“Exhibitions are texts that make their private intentions public.”
This quote is loosely paraphrased from Paul O’Neill, the English curator-artist-theorist. I won’t pretend I’m up on his work because I’m not, at least not to any great extent.
But this idea caught me. I now realise why: it’s that word, private.
The idea that an exhibition, as opposed to an artwork or practice, might have ‘private’ intentions is not something we usually think about. How we might articulate this without falling back on didacticism (as in, ‘this is what the exhibition is about’) is surely a key question.
It’s an open one, as is this, which surely follows: How is it that an exhibition might constitute something other than an idea?
That word, ‘private’, also makes sense here in another way, now I think about it.
Small works are more intimate. When I curated this exhibition, ‘A Short Line Between Three Points’, I’d wanted for some time to do something that focused solely on small objects.
There were certain artists I was interested in, of course, and practices that traced certain lines of thought or, in the instance of Aubrey Tigan’s Honest Man Rigi, patterns of exchange.
But if I’m honest about it, it came down to intimacy: what you can hold in your hand, or thereabouts.
Small works draw you in; they limit the surrounding space. In this, you become enclosed in a fashion totally at odds with the expansiveness of large-scale practices. The bodily relation is different. It’s a very specific feeling, a kind of intensity that feels totally contingent upon size.
Process is part of this too. The three artists here – Karl Weibke and Matt Hinkley, alongside Tigan – enact processes that are intensely theirs; as different from (and similar to) each other as they are from others. This too draws you in.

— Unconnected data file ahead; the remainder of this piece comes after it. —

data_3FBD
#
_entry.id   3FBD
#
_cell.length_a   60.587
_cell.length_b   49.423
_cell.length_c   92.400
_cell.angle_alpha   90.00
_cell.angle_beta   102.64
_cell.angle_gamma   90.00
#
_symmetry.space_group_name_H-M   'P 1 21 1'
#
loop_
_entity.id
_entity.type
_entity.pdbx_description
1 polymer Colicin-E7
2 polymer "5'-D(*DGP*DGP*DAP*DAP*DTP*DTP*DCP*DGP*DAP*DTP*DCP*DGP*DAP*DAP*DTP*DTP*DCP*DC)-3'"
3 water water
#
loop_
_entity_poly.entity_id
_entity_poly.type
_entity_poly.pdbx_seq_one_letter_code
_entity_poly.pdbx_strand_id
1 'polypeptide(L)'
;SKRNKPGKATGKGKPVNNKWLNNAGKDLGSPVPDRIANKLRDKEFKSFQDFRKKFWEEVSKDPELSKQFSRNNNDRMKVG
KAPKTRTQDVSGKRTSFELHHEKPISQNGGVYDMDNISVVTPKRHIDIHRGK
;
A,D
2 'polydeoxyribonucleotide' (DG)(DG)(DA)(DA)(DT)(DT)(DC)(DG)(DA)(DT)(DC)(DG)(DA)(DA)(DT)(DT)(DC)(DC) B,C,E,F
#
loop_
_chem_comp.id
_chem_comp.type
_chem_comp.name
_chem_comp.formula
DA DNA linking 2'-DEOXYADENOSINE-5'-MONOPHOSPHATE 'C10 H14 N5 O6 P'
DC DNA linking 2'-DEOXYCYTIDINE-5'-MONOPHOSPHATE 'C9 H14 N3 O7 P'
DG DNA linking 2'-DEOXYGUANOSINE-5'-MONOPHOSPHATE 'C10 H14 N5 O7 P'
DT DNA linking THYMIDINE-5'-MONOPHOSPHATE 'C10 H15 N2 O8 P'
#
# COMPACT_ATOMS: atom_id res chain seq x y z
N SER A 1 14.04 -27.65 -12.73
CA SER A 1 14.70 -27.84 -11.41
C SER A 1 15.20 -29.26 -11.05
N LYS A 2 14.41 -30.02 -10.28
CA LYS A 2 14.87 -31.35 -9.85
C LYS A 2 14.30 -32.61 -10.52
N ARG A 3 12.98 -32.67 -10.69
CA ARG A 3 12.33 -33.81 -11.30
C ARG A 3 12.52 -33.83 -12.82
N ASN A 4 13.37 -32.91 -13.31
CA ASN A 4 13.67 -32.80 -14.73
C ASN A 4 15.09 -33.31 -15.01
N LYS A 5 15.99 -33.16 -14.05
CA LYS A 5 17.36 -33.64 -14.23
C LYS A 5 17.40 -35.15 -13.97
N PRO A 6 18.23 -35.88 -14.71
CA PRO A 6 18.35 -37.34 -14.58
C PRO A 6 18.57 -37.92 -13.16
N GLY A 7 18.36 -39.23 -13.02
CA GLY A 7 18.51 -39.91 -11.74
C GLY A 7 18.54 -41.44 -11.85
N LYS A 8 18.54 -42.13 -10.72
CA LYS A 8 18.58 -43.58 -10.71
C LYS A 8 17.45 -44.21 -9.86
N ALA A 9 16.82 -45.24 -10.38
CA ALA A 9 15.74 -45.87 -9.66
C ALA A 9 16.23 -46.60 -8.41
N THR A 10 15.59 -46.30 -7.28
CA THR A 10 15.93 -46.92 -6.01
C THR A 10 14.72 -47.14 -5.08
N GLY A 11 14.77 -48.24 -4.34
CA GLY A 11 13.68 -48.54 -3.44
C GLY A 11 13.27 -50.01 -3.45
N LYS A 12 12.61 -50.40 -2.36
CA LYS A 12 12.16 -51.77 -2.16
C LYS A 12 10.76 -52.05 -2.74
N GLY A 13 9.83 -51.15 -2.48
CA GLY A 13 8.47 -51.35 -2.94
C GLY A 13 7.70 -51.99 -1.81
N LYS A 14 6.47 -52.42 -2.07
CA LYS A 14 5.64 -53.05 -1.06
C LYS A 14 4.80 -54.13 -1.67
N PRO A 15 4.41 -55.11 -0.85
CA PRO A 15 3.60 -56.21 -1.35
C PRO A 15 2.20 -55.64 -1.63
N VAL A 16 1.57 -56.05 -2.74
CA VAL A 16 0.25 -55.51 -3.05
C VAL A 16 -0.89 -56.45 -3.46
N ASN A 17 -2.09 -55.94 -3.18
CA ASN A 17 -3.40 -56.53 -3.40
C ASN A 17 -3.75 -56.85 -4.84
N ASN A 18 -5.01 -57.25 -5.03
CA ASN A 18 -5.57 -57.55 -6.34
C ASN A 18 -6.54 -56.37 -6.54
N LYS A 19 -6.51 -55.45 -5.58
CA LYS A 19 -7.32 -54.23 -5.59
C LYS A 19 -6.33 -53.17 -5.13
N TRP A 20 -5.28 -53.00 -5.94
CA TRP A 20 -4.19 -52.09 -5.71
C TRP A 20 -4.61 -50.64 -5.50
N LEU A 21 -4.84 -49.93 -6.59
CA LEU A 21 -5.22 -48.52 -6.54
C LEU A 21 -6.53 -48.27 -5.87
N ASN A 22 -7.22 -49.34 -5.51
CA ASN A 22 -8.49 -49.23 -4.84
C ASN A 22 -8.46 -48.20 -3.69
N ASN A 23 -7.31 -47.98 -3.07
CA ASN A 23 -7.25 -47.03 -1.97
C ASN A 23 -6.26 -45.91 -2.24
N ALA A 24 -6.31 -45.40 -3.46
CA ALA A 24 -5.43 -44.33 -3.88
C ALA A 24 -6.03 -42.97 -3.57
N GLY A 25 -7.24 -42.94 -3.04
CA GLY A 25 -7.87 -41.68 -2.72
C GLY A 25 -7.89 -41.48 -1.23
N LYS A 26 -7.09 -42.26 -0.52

We can also point to more pragmatic things when we talk about making exhibitions: that curators are bound to certain administrative, financial, and logistical realities, and that these also shape what it is they do.
It’s worth mentioning, in closing, that such parameters are almost endlessly variable. This is why there is never only one version of an exhibition, just as there isn’t a definitive edit of a text.
In this, an exhibition comes down to what’s possible in the moment. Or in this case, what you can fit in carry-on.
A short line between three points, (Matt Hinkley, Aubrey Tigan, Karl Weibke), Laurel Doody, Los Angeles, April 25 – May 21, 2015.
Exhibition text: A short line between three points.
NOTE: I am indebted, of course, to the brilliant and indefatigable Fiona Connor. Laurel Doody is her (ongoing) brainchild: she invited me to take part in the program, provided the chairs and made the space beautiful, among many other things. Thanks also to Emily Anne Kuriyama, who wrote a closing text for the exhibition and to whose phrasing I owe something, particularly this line: ‘Each artwork is relatively small — no bigger than the sum of my two hands, palms up, held side-by-side’